Chapter 1 begins with a discussion of various physical problems and equations that play a central role in applications. The following chapters take up the theory of partial differential equations, including detailed discussions of uniqueness, existence, and continuous dependence questions, as well as techniques for constructing conclusions. Specifically, Chapters 2 through 6 deal with problems in one spatial dimension. Chapter 7 is a detailed introduction to the theory of integral equations; then Chapters 8 through 12 treat problems in more spatial variables. Each chapter begins with a discussion of problems that can be treated by elementary means, such as separation of variables or integral transforms, and which lead to explicit, analytical representations of solutions. The minimal mathematical prerequisites for a good grasp of the material in this book are a course in advanced calculus, or an advanced course in science or engineering, and a basic exposure to matrix methods. Students of mathematics, physics, engineering, and other disciplines will find here an excellent guide to mathematical problem-solving techniques with a broad range of applications. For this edition the authors have provided a new section of Solutions and Hints to selected Problems. Suggestions for further reading complete the text.

Concise in its presentation, this text covers eigenvalue problems in classical physics, orthogonal functions and expansions, the Sturm-Liouville theory and linear operators on functions, and linear vector spaces. Appendixes offer useful information on Bessel functions and Legendre functions and spherical harmonics. This introductory text's teachings offer a solid foundation to students beginning a serious study of quantum mechanics.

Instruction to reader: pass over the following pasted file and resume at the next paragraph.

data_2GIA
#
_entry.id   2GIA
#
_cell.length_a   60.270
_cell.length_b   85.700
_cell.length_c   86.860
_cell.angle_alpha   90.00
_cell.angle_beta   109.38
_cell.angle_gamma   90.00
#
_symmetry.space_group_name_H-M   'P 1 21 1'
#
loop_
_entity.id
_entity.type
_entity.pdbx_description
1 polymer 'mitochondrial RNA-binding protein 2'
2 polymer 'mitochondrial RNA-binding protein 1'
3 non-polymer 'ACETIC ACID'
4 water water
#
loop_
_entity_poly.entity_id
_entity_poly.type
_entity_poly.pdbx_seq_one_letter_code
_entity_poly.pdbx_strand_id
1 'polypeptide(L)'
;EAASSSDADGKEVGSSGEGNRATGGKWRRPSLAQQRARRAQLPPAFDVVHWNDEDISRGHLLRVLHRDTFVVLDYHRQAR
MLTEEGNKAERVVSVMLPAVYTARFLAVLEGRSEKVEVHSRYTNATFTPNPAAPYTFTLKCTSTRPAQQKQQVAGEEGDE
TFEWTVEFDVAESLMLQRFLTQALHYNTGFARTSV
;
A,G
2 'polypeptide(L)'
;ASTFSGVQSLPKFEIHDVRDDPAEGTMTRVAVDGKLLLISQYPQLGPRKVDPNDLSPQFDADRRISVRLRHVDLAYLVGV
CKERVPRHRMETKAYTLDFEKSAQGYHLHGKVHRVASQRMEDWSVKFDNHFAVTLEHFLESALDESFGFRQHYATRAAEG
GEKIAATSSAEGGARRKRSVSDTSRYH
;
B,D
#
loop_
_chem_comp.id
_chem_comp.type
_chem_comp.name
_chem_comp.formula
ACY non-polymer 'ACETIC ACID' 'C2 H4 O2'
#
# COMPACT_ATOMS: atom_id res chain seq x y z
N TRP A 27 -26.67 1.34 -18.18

- Real analysis, Complex analysis, Functional analysis, Lebesgue integration theory, Fourier analysis, Laplace analysis, Wavelet analysis, Differential equations, and Tensor analysis.

This book is essentially self-contained, and assumes only standard undergraduate preparation such as elementary calculus and linear algebra. It is thus well suited for graduate students in physics and engineering who are interested in theoretical backgrounds of their own fields. Further, it will also be useful for mathematics students who want to understand how certain abstract concepts in mathematics are applied in a practical situation. The readers will not only acquire basic knowledge toward higher-level mathematics, but also imbibe mathematical skills necessary for contemporary studies of their own fields.

The book begins by introducing the reader to symbolic computation and how it can be applied to solve a broad range of practical problems. Chapters cover topics that include: infinite series; complex numbers and functions; vectors and matrices; vector analysis; tensor analysis; ordinary differential equations; general vector spaces; Fourier series; partial differential equations; complex variable theory; and probability and statistics. Each important concept is clarified to students through the use of a simple example and often an illustration.

This book is an ideal reference for upper level undergraduates in physical chemistry, physics, engineering, and advanced/applied mathematics courses. It will also appeal to graduate physicists, engineers and related specialties seeking to address practical problems in physical science.

Clarifies each important concept to students through the use of a simple example and often an illustrationProvides quick-reference for students through multiple appendices, including an overview of terms in most commonly used applications (Mathematica, Maple)Shows how symbolic computing enables solving a broad range of practical problems

Volume III concentrates on the classical aspects of gauge theory, describing the four fundamental forces by the curvature of appropriate fiber bundles. This must be supplemented by the crucial, but elusive quantization procedure.

The book is arranged in four sections, devoted to realizing the universal principle force equals curvature:

Part I: The Euclidean Manifold as a Paradigm

Part II: Ariadne's Thread in Gauge Theory

Part III: Einstein's Theory of Special Relativity